What is Colour Psychology and how does it work?

Colour psychology centres around the fascinating ability colour has to speak to us on a conscious and also subconscious level. Colour can instinctively conjure an emotional response as light receptors in the human eye transmit messages to the brain.

Colour is absolutely everywhere and is undeniable as a major component of our daily visual intake. So much so, that we can sometimes begin to fail to notice the impact colour has on us on a conscious level.


Colour speaks to us

Even if this is happening, subconsciously colour is still speaking to us continuously whether we realise it or not.

If we walk into a room with walls painted from floor to ceiling in bright red or orange, we will emotionally feel something very different to when we walk into a room with the walls painted in a shade of soft blue. We would go from possible agitation in the bright red or orange room, to calmness in the pale blue room.

Walking into a room painted bright red ororange, we may also experience a physiological reaction after our initial psychological response. Increased heart rate, rapid breathing, increased blood pressure.

We may get sweaty and feel the need to remove ourselves from a seemingly threatening environment. On the other end of the spectrum, when we walk into a room painted in a soft blue, our heart rate and breathing may slow, we will feel calm.

We will feel safe and protected.

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The psychology behind colour is well documented

There have been many studies on the function and psychology of varied colours, delving into the psychological and physiological impact of individual colours on our mood and emotions.

In 1666, Sir Isaac Newton gave us the first colour wheel when he showed us the seven individual colours in their different wavelengths beaming from a prism hit with white light.

In 1810, the first edition of Goethe’s Theory of Colours was released which outlines the effect of colour associations by means of which they act on the mind.

Stating how different colours and colour combinations produce a corresponding influence on the mind. Also exploring the thought that certain colours create certain states of emotion.


The use of colours

Today, colour psychology and colour emotion has been used extensively for many years in marketing, advertising, home interior design. And many other industries by artists, designers, even film makers creating movies on the big screen all with the aim of creating the opportunity for people to feel an intended emotion to reach them on an emotional level.

Across corporations you may notice a lot of financial, technology and health companies use the colour blue in their branding. Blue stands for authority, trust, security and reliability.

Blue also subconsciously, instinctively makes us feel safe, peaceful and calm.

Red conjures the strongest effects of any colour. The psychological effects of red can range from love, passion, excitement and energy through to the other end of the spectrum including danger, anger, aggression and dominance.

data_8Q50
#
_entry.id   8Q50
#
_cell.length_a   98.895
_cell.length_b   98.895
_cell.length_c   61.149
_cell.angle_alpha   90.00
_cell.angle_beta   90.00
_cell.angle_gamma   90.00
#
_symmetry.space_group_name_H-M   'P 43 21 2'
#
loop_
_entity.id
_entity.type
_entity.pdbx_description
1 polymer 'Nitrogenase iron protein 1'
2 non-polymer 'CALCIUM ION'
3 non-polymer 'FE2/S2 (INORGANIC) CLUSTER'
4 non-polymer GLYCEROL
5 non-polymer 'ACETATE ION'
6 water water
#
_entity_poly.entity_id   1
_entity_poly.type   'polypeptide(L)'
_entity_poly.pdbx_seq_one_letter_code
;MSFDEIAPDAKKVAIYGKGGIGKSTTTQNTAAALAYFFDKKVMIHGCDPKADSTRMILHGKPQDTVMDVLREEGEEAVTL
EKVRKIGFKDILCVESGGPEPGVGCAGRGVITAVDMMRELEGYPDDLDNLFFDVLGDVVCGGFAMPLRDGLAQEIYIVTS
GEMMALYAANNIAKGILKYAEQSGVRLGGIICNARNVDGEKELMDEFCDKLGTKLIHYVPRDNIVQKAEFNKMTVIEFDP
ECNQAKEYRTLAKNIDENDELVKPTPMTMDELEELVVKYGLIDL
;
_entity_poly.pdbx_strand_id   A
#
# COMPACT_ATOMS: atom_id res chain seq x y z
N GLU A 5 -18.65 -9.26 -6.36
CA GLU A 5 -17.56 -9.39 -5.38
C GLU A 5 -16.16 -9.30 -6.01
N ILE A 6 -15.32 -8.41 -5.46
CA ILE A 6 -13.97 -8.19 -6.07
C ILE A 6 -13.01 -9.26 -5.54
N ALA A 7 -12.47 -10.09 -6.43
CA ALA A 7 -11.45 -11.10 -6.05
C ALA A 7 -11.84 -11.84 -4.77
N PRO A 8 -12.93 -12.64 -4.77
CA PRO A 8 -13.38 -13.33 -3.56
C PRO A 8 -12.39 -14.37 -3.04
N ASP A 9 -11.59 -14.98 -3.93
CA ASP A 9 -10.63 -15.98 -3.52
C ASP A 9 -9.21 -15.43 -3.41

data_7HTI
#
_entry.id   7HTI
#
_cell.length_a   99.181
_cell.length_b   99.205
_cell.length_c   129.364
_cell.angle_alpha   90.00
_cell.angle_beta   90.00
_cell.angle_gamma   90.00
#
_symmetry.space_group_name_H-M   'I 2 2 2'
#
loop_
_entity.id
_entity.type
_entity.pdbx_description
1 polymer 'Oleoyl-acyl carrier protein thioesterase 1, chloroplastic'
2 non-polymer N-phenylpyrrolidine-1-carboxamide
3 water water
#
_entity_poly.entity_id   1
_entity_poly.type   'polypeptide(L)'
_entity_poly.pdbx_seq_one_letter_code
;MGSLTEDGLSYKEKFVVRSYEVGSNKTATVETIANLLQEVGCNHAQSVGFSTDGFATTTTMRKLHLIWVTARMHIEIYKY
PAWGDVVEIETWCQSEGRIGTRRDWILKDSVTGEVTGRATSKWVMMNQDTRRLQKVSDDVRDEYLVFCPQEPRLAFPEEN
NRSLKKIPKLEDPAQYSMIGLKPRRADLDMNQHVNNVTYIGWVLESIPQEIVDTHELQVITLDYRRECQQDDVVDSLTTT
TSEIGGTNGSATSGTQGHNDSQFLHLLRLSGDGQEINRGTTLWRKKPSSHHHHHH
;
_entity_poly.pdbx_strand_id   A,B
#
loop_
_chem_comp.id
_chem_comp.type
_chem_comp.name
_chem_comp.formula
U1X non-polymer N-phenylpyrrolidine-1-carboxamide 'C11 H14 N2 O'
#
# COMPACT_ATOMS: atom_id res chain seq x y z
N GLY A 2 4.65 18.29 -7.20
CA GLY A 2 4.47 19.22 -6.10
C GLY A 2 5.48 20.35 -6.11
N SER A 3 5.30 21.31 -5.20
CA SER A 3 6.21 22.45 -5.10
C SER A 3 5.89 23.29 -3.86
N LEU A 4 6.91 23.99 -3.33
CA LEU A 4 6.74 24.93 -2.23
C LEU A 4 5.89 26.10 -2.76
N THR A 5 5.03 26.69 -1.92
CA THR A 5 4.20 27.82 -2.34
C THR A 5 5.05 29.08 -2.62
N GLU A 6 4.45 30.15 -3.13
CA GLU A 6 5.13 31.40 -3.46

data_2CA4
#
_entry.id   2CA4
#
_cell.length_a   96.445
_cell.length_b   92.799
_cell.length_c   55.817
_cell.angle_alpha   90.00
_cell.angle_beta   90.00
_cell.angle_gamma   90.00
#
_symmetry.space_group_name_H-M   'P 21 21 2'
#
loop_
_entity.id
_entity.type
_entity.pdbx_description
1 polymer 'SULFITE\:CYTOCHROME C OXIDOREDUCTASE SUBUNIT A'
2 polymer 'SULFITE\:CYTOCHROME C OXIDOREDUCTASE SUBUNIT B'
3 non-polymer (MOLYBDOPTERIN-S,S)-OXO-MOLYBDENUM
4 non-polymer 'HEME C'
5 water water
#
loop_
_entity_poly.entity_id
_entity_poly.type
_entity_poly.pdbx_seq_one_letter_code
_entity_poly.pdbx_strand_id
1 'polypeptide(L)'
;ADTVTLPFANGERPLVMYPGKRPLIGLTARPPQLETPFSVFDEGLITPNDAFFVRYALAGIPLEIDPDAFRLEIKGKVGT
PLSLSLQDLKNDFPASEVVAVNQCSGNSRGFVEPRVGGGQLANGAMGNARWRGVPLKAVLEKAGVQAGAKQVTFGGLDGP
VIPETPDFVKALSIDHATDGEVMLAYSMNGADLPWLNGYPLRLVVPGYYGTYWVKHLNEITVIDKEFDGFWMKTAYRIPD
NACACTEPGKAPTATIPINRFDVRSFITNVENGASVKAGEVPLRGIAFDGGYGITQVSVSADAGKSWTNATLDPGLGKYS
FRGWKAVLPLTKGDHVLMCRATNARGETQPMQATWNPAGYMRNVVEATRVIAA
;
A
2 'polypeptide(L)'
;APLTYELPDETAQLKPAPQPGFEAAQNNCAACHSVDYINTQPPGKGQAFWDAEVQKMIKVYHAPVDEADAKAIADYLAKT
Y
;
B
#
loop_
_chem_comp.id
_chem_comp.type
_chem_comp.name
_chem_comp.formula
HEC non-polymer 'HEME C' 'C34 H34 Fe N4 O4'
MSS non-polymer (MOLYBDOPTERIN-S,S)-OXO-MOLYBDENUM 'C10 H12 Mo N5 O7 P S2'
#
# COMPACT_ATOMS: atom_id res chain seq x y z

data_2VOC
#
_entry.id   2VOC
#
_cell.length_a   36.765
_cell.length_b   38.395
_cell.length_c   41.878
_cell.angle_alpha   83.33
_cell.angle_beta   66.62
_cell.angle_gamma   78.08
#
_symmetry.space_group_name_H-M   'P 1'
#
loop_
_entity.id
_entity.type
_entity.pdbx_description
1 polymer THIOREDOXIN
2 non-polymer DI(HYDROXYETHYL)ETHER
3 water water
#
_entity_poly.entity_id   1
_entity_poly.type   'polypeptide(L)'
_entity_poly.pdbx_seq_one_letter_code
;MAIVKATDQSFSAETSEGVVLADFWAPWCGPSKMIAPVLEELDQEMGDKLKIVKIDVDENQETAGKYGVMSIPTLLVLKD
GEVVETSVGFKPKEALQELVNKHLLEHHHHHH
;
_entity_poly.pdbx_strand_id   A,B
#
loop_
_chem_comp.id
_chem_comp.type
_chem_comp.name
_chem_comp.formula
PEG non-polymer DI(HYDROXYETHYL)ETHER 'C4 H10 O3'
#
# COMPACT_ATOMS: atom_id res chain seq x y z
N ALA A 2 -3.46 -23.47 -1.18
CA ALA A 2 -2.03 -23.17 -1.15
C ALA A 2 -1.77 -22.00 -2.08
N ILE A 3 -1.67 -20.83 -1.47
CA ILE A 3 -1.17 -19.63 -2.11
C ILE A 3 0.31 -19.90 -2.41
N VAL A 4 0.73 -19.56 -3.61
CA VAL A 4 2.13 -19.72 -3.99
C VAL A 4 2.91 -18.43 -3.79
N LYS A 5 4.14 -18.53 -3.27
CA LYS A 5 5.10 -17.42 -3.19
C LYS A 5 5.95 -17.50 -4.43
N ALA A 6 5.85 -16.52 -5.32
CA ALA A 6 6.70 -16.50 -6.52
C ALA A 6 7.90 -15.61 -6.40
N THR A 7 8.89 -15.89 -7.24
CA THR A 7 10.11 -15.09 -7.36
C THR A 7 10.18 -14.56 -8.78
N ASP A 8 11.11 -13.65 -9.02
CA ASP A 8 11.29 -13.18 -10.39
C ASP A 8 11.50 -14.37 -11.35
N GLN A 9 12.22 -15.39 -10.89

How the colour red reaches you psychologically depends on the shade and hue, how the colour has been used, and also your personality type. Red is one of the most contradictory colours we have, think red roses, through to a red stop sign.


The two main types

Fast, warm colours like red and yellow can have a physiological effect on you including accelerated blood pressure an increase in your breathing rate an increase your heart rate and also subsequentially, your hunger.

This is the reason why major food outlets will often have red, orange or yellow in their logos and branding.

Slow or cool colours as you would expect have the opposing physiological effects. A slowed heart rate slowed breathing rate lowered blood pressure.

Cool colours such as blue and green are not threatening and conservative allowing feelings of peace, tranquility and stability.


The focus

For me in my work with a focus on mental health, I was searching for a way to send a repeating, constant message to the minds of others. A message of safety, peace, unconditional love, calmness and strength.

A message that would be received many times a day and could be given to the intended person even when I wasn’t with them, and even if they were alone.

Using colour psychology in fine art photography was the solution to this search, I didn’t want to use words that had to be actively read. I wanted to use a universal language that would speak to us without us even trying or realising we were being spoken to. A language that would reach our subconscious without any effort required.

We often believe what we hear, whether it is good or bad. If we hear it often enough we believe it whether we are being put down or supported, we believe what is fed into our mind on a regular basis.

And as they say, we are what we eat, this applies to what we feed our body as well as what we feed our mind. We become who we believe we are to become, allowing ourselves to have what we believe we are worthy to receive.

If a single use of colour in the form of wall art of light pink for example when presented correctly and intentionally, has the power to speak to our conscious and subconscious mind and help make us feel unconditional love and kindness, every child, every adult could only benefit.

Thank you so much for being here,

The Humble Hunter x

Click here to see my Artwork Gallery for more colour psychology.


Author: Johann, Wolfgang von Goethe (1810), Retrieved from

Author: Maria Popova, Retrieved from

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